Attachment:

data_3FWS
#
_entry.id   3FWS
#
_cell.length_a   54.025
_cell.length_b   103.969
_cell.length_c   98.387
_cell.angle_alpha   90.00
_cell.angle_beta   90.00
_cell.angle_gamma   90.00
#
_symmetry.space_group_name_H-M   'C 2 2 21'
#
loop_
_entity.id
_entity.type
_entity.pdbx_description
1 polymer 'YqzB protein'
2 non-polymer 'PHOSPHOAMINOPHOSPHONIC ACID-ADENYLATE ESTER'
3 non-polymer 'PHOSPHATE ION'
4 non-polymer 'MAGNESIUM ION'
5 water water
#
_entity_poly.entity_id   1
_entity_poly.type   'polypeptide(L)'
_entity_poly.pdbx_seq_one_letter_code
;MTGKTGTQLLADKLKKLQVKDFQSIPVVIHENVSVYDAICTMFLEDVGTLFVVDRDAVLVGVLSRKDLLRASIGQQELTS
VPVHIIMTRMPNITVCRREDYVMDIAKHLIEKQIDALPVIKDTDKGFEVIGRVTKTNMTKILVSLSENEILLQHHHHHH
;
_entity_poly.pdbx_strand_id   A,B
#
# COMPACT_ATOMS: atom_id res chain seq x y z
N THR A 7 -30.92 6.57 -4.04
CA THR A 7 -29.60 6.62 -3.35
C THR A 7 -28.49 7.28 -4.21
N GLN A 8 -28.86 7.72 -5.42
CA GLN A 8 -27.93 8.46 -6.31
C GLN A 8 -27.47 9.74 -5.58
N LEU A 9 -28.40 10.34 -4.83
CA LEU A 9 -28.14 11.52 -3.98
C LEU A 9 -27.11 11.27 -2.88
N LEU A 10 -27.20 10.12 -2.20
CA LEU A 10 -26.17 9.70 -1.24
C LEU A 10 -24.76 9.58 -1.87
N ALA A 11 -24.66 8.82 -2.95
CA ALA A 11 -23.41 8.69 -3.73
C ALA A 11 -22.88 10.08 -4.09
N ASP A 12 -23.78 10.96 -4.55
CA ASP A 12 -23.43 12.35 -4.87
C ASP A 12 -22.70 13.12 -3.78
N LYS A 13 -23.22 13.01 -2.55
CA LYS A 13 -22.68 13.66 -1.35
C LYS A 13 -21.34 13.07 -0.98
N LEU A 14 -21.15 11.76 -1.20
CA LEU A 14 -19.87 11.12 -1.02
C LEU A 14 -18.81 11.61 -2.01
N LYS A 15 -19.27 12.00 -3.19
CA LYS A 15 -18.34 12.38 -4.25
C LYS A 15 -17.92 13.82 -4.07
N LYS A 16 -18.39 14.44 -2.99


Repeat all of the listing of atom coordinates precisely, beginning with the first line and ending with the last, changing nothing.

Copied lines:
data_3FWS
#
_entry.id   3FWS
#
_cell.length_a   54.025
_cell.length_b   103.969
_cell.length_c   98.387
_cell.angle_alpha   90.00
_cell.angle_beta   90.00
_cell.angle_gamma   90.00
#
_symmetry.space_group_name_H-M   'C 2 2 21'
#
loop_
_entity.id
_entity.type
_entity.pdbx_description
1 polymer 'YqzB protein'
2 non-polymer 'PHOSPHOAMINOPHOSPHONIC ACID-ADENYLATE ESTER'
3 non-polymer 'PHOSPHATE ION'
4 non-polymer 'MAGNESIUM ION'
5 water water
#
_entity_poly.entity_id   1
_entity_poly.type   'polypeptide(L)'
_entity_poly.pdbx_seq_one_letter_code
;MTGKTGTQLLADKLKKLQVKDFQSIPVVIHENVSVYDAICTMFLEDVGTLFVVDRDAVLVGVLSRKDLLRASIGQQELTS
VPVHIIMTRMPNITVCRREDYVMDIAKHLIEKQIDALPVIKDTDKGFEVIGRVTKTNMTKILVSLSENEILLQHHHHHH
;
_entity_poly.pdbx_strand_id   A,B
#
# COMPACT_ATOMS: atom_id res chain seq x y z
N THR A 7 -30.92 6.57 -4.04
CA THR A 7 -29.60 6.62 -3.35
C THR A 7 -28.49 7.28 -4.21
N GLN A 8 -28.86 7.72 -5.42
CA GLN A 8 -27.93 8.46 -6.31
C GLN A 8 -27.47 9.74 -5.58
N LEU A 9 -28.40 10.34 -4.83
CA LEU A 9 -28.14 11.52 -3.98
C LEU A 9 -27.11 11.27 -2.88
N LEU A 10 -27.20 10.12 -2.20
CA LEU A 10 -26.17 9.70 -1.24
C LEU A 10 -24.76 9.58 -1.87
N ALA A 11 -24.66 8.82 -2.95
CA ALA A 11 -23.41 8.69 -3.73
C ALA A 11 -22.88 10.08 -4.09
N ASP A 12 -23.78 10.96 -4.55
CA ASP A 12 -23.43 12.35 -4.87
C ASP A 12 -22.70 13.12 -3.78
N LYS A 13 -23.22 13.01 -2.55
CA LYS A 13 -22.68 13.66 -1.35
C LYS A 13 -21.34 13.07 -0.98
N LEU A 14 -21.15 11.76 -1.20
CA LEU A 14 -19.87 11.12 -1.02
C LEU A 14 -18.81 11.61 -2.01
N LYS A 15 -19.27 12.00 -3.19
CA LYS A 15 -18.34 12.38 -4.25
C LYS A 15 -17.92 13.82 -4.07
N LYS A 16 -18.39 14.44 -2.99